Only if that pistol has a 16" bbl!
I think Dad had an Enfield in mind. He was given an Enfield with a bent barrel a few years ago and was thinking about making it into a bolt pistol.
Only if that pistol has a 16" bbl!
what would be the differance between welding back together a milled reciver and making it a pistol and taking a rifle bolt action cutting it in half then rewelding it and now calling it home built? I am also not sure about if a rewelded reciver (Yugo Kit) is actually a US part or not. mine will still have serial # from the original reciver there was never a seperate trunion in the first place can I now call the stub a trunion? need to make a pistol this way
remington XP-100's are not cheap and IF I remember correctly only single shot. I looked at them a while back. My big thing for pistols is I am allowed to hunt in my states shotgun pistol only areas. ( my backyard) I want a little more stoping power than the 7.62x39 a 8mm mauser or 308 is what i want with more than one shot capacty. My amd 65 pistol with 3x9 scope mounted at the end of the barrel and fired with my head on the dust cover very close to how a rifle is fired, trigger is in a comfortable archery release position is very fast to shoot and it will group at around 2'' at 100 yards off a rest just would like a little more knock down power
The receiver sections left attached to a demilled kit were torched according to ATF specifications and are no longer considered a receiver. Modifying them and rewelding into something else makes it a "new" receiver. However, ATF has said in the past that modifying a completed imported gun part does NOT make it US made under their interpretation. Whether or not your new receiver would be US made would be up to ATF interpretation and you should get a ruling on it from them directly just to CYA from a 922(r) standpoint.
OTOH, a pistol doesn't need any US made parts so if it was a pistol build no worries.
Now as for cutting the Enfield receiver apart and rewelding, you would need to get the ATF approved demill procedure for this particular weapon. I believe the "generic" description used for demill procedures is two angled cuts with a cutting torch that removes at least 1/4" of metal width per cut. The problem is ATF also specifies where these cuts occur and are specific to the weapon. If that was done to the Enfield, the leftover pieces would be scrap metal and not a receiver anymore. Rewelding it into a receiver again would get you the "virgin" receiver required for a pistol build. Lotta work though.
The original Xp-100 was a single shot, but later versions have a magazine. They relocated the pistol grip so it's no longer a "bullpup" type pistol and based it on the model 7 action. Called the XP-100R IIRC. Too bad they dropped them from their catalog in 95.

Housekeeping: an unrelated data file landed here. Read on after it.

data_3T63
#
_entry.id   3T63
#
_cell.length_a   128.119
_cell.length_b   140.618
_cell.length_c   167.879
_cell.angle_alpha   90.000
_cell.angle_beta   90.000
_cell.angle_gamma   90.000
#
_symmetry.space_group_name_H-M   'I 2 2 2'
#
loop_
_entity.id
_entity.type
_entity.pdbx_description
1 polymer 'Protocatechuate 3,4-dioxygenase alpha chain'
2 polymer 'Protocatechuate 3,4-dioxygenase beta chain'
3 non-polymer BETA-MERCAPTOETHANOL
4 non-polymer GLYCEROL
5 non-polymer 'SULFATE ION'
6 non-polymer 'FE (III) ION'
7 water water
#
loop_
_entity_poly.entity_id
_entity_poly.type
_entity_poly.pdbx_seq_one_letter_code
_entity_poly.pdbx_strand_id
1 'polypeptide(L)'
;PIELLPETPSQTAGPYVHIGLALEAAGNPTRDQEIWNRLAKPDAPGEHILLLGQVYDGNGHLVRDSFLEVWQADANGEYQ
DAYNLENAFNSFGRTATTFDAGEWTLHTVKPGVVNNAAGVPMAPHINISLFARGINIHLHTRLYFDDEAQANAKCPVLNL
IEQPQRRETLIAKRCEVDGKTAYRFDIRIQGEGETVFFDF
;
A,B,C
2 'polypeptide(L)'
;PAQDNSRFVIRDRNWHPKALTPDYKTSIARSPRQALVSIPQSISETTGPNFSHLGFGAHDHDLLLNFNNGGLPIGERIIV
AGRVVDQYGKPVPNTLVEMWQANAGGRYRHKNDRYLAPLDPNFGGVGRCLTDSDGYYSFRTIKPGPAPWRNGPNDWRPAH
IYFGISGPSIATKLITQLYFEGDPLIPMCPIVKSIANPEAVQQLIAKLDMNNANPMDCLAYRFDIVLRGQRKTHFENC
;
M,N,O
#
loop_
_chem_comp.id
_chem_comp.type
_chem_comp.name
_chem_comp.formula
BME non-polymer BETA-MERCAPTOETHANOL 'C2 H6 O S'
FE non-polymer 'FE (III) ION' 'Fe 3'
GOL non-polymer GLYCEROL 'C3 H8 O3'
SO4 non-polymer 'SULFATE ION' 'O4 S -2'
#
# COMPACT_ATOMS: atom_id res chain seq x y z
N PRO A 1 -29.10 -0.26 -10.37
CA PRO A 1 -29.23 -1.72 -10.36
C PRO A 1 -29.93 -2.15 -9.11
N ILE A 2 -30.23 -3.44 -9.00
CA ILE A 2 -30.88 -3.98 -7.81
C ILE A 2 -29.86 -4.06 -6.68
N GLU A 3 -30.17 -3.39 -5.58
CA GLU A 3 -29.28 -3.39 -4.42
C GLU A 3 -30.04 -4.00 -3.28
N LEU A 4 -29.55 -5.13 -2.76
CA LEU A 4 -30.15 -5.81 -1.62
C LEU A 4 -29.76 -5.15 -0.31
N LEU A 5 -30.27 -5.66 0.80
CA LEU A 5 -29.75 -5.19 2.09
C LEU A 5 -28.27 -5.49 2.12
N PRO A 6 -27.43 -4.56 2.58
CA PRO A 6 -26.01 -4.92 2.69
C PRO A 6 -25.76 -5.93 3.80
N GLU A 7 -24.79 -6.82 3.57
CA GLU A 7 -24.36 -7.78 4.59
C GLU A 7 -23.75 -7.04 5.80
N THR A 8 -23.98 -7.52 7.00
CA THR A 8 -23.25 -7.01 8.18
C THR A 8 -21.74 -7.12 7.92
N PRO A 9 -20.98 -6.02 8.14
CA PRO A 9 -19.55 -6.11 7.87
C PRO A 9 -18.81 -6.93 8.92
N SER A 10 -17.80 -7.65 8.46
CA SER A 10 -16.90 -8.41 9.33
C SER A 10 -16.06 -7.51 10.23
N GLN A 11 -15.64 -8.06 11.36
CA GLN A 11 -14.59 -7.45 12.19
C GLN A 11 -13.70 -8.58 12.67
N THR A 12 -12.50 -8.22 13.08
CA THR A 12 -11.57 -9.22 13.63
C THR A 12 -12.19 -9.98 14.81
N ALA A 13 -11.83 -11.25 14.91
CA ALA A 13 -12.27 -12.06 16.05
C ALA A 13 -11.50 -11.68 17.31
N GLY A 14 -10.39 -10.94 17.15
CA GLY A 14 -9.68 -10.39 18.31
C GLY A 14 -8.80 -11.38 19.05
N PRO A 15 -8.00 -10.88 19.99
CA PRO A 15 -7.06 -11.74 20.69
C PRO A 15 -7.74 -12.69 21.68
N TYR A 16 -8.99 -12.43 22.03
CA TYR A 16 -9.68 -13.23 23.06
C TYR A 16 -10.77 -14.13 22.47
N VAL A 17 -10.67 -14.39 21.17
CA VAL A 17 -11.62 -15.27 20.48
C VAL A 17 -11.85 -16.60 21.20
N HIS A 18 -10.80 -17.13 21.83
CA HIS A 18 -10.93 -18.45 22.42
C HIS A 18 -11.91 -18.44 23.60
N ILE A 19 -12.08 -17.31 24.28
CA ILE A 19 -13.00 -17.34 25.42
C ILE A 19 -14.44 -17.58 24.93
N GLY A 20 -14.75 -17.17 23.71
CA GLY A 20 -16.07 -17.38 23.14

Kernelkrink thanks for all the good info! MY milled reciver project will have a US made barrel any how. so it will remove one imported part from the build. but some one who was to do a normal build thinking there reciver is now considerd US may be in for a suprise. I would be sure to loose one more imported part just to be safe. Man I am glad I asked
who can can demill a reciver? gunsmith, citizen, law enforcement? is saw cut no longer an option? I would loved to have had a xp 100 but looking back had I bought it I would have never started building guns. I am looking into trying to buy some type of virgin bolt action and ffl'ing it as a pistol
Saw cut was too easy to put back together so they went to torch cut only. As long as you document the destruction I would think anybody could do it.
OK, lets try this plan. You buy a Remington 710, press the barrel out of the receiver, fab a new receiver tube, hang the old receiver on your shop wall so you have evidence of what you did. Re-use plastic receiver liner, bolt and mag.
Does this comply with BATF and would it require approval.
Yep, as long as the receiver itself is newly made by you, no problems. No need for approval.
All of the BATF rules are up for interpetation . If an agent tells me something , I simply do not believe what he has to say , it is best to start with a complete virgin steel object and go from there . Inter Ordance will tell you how to get into hot water involves legal usage of the rules and they still are out over 2.5 million dollars . It is well worth your time to read the site on JFPO site about the Batf.